Goldsmiths Curatorial Critique

Robert Frank – “The Americans”

Posted in Reviews by caryncoleman on February 28, 2009

 

7808164_p2copyRarely is it that flipping through a book is a more rewarding experience than seeing that art in person. However this is exactly what happens with Robert Frank’s book “The Americans” versus the 50th anniversary exhibition at the National Gallery.

I first came into contact with this book nearly a decade ago while researching supplemental material for an Ed Ruscha retrospective at the MCA in Chicago. What I remember most was that it was damn hard to find. In fact, getting the book proved so difficult I believe we ultimately wound up borrowing it from Ruscha’s own personal library. Fortunately with its re-issue in 2008 this is no longer the case. Now I am able to conduct my own inspection – with the turn of each page my nose nearly touches the paper as I examine Frank’s careful consideration in image selection, cropping, order, the vibrant contrast of the whites, black, and grays. And I realize how this experience – with the book acting as object – is so much more intimate and personal than standing in a gallery room full of drifters.

Originally published in 1958, “The Americans” features photographs taken by Robert Frank circa 1954-55 during his travels throughout the United States as part of the prestegious Guggenheim Fellowship. In this act, Frank is quintessentially American. This need to explore and be free manifested in the “road trip” seems to be part of the genetic make-up of most Americans; from the first explorers centuries ago to the rush to the west in the late 1800s to rebellious kids of today. Frank embraces this and its perhaps why we, as Americans, can relate to it so thoroughly. Certainly the images are from an era many of us didn’t experience first hand and yet they are defining universal moments – funerals, the loneliness of the road, isolation amongst others, political events, social change, every day life. They are a part of our communal history. 

While these pictures are photo-journalistic in their execution, Frank’s ability as an artist to assemble imagery into an almost narrative dialogue is subtley sharp. For instance, there is a string of five brilliant photographs (in the book images are on the right page, text only on the left page) dealing with car travel. It begins with the close detail of two men driving in “U.S 91 leaving Blackfoot, Idaho” that then leads us to consider the contrasting staticness of older folks and fast-pace of younger life surrounding them in “St. Petersburg, Florida.” Frank now delivers the most power image succession in the book (see images at the top of the post). “Covered car – Long Beach, California” depicts a large car, covered with a tarp, as palm trees and a stoic concrete building hold strong in the background. Turn the page to “Car accident – U.S. 66, between Winslow and Flagstaff, Arizona” where four onlookers stand over a covered dead body. In both, the covering acts as a protective shield of both the killer and its victim. Ending with an image of the open road at nighttime in “U.S. 285, New Mexico” we are again reminded that we are alone, traveling through life with a sense of adventure.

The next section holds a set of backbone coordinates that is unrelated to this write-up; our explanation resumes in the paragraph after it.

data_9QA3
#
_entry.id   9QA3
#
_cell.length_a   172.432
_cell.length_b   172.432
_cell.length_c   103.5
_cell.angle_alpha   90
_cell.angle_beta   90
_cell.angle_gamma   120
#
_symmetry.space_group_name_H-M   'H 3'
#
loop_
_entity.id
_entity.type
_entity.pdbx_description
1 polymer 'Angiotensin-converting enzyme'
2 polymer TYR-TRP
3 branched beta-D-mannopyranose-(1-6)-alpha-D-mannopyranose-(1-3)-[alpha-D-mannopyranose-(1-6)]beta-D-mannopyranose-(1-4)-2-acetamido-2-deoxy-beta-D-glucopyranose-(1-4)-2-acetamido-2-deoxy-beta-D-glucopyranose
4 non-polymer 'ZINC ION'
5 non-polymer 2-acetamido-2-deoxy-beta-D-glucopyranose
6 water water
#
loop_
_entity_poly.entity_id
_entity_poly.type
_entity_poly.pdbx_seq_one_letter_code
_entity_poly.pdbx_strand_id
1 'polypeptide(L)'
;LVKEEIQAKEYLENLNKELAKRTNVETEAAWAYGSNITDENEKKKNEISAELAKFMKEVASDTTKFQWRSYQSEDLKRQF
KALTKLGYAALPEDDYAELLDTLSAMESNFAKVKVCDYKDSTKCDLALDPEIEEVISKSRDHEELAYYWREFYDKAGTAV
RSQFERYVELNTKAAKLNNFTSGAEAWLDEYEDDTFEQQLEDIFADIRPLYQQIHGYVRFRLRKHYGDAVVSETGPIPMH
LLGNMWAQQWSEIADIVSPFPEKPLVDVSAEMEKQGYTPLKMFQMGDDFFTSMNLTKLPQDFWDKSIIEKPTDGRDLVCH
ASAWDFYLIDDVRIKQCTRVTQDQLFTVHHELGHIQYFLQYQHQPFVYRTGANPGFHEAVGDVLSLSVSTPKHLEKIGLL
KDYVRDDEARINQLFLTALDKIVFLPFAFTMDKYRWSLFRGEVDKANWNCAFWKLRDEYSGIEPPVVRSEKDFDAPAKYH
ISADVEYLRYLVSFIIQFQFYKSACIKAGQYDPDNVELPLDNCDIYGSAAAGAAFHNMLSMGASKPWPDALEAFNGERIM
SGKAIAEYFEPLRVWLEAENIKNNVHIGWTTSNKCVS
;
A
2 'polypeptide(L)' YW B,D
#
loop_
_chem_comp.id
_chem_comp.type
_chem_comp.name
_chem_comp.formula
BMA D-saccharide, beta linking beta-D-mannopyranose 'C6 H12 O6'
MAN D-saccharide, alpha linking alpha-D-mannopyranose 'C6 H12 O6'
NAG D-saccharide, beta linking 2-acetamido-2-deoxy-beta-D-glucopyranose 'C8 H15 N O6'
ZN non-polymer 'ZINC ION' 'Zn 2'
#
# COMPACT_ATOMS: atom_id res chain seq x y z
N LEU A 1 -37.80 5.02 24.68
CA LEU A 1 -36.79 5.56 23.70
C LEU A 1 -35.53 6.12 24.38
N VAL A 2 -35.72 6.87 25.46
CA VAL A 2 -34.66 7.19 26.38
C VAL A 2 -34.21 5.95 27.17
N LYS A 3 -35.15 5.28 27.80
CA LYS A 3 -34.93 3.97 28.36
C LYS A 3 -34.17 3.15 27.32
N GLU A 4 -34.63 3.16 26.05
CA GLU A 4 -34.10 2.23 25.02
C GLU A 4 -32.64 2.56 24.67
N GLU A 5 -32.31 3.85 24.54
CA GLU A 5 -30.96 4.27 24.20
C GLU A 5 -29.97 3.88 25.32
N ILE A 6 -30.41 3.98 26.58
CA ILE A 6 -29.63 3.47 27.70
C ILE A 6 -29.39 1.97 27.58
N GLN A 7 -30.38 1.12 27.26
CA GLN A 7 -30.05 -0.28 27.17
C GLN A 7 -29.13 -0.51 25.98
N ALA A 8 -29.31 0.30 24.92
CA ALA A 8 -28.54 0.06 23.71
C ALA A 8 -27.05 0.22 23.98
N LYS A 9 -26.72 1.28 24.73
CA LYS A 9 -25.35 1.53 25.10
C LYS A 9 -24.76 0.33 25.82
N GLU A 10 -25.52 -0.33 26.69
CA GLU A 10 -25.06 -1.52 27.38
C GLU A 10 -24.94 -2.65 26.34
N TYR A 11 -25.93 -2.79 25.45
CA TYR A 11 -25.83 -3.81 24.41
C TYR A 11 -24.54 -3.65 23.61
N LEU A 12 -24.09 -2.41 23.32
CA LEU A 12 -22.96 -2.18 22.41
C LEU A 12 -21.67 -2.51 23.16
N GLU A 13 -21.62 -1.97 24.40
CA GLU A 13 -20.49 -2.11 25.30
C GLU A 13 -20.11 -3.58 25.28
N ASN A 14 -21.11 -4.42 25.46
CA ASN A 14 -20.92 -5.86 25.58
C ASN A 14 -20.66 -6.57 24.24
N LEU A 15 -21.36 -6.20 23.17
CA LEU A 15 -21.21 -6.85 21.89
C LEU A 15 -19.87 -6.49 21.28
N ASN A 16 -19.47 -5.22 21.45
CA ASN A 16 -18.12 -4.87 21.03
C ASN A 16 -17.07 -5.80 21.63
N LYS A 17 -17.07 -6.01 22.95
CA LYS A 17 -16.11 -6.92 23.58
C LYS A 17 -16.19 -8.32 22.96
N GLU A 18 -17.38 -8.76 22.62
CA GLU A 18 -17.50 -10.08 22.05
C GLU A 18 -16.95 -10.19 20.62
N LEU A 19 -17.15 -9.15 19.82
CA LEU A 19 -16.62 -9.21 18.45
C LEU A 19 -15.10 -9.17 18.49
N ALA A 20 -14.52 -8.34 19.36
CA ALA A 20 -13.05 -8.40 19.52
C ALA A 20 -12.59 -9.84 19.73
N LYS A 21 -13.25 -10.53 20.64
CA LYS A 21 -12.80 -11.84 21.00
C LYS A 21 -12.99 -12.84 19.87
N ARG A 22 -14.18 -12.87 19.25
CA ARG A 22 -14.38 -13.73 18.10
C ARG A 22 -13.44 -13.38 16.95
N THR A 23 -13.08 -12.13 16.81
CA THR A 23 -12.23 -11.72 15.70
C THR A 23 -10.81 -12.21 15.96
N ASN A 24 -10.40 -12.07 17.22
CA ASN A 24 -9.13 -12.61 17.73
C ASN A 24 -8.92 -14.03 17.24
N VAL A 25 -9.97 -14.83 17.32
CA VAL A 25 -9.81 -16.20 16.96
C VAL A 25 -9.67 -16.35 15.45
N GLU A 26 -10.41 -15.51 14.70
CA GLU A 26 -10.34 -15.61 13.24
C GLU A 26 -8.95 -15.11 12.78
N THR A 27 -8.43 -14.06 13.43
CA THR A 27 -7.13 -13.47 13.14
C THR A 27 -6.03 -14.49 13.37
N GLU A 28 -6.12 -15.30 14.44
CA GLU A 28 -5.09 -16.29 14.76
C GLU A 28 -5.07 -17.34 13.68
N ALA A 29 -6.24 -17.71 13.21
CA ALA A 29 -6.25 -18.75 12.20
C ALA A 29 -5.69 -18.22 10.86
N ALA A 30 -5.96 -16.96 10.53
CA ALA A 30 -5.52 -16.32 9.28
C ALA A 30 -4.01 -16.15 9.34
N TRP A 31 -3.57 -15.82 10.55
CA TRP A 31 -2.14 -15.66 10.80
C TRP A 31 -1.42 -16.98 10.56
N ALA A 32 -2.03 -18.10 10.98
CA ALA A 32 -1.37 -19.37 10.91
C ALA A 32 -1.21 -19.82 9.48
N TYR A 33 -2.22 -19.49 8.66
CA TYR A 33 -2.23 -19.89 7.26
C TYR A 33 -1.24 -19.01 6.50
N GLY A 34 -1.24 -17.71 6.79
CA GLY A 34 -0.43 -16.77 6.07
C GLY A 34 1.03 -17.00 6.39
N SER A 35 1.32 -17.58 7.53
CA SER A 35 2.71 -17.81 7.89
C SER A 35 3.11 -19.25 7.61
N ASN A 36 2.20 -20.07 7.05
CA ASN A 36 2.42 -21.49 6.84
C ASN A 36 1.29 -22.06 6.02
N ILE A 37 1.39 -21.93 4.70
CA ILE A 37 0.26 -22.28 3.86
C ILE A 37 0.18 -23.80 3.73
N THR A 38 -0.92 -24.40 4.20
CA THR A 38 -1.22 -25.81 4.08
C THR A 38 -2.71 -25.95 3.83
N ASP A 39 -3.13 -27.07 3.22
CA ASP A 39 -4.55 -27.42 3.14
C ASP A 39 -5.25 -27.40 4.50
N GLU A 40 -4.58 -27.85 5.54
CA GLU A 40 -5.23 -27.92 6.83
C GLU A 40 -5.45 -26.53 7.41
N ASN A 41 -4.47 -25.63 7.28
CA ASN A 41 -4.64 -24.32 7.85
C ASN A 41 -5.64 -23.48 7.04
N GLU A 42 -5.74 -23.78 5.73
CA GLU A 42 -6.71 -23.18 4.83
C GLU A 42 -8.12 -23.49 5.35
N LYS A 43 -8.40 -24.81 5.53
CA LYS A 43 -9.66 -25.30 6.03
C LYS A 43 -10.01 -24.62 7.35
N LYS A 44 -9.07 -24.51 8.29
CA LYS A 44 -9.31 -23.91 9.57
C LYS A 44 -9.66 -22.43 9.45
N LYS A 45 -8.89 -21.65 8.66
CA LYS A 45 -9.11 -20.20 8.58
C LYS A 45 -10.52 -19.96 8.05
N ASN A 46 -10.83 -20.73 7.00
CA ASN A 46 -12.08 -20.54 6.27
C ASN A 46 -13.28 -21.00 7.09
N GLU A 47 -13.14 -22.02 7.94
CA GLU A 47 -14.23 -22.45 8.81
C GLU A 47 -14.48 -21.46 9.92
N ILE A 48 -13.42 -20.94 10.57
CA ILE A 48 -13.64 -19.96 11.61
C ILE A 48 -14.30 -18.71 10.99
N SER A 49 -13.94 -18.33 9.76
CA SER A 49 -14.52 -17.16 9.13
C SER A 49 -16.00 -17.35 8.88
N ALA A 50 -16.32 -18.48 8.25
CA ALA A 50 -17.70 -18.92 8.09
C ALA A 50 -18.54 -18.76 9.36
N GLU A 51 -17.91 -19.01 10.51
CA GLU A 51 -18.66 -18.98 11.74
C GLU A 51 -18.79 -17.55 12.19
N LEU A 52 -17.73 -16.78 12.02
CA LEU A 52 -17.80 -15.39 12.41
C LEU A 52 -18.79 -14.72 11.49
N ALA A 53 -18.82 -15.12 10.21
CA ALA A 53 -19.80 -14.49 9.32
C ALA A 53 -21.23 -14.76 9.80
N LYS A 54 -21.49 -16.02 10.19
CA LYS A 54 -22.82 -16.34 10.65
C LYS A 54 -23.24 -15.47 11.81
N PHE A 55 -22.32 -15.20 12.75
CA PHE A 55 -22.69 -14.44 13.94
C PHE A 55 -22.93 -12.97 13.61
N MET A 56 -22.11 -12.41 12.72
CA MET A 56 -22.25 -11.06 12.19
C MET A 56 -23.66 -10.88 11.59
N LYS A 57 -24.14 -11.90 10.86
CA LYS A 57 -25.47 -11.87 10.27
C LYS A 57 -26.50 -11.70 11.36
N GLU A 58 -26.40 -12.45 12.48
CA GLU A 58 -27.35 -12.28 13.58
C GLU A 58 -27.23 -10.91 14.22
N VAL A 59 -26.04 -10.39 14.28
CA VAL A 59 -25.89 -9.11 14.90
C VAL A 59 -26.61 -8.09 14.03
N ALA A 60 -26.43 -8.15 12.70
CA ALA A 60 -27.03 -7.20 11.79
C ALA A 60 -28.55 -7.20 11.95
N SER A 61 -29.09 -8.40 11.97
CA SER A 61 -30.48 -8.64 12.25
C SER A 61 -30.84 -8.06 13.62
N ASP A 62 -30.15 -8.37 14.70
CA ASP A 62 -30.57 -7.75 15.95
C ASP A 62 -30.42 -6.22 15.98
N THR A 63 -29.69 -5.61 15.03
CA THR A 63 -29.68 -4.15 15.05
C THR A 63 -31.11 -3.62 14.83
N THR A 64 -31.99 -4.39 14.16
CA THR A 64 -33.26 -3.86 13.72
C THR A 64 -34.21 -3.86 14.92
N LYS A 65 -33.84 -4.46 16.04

As with other similar conceptual arrangements within “The American,” the images taken are from different cities in entirely different circumstances and yet they are steadfastly universal in their experience. Perhaps this is what we can best take away from “The Americans,” whether viewed as photographic prints or as a catalogue collection, that we are not all that different after all.

Robert Frank “The Americans” exhibition schedule: National Gallery of Art, January 18–April 26, 2009; San Francisco Museum of Modern Art, May 16–August 23, 2009; Metropolitan Museum of Art, September 22–December 27, 2009

Advertisements

Leave a Reply

Please log in using one of these methods to post your comment:

WordPress.com Logo

You are commenting using your WordPress.com account. Log Out / Change )

Twitter picture

You are commenting using your Twitter account. Log Out / Change )

Facebook photo

You are commenting using your Facebook account. Log Out / Change )

Google+ photo

You are commenting using your Google+ account. Log Out / Change )

Connecting to %s

%d bloggers like this: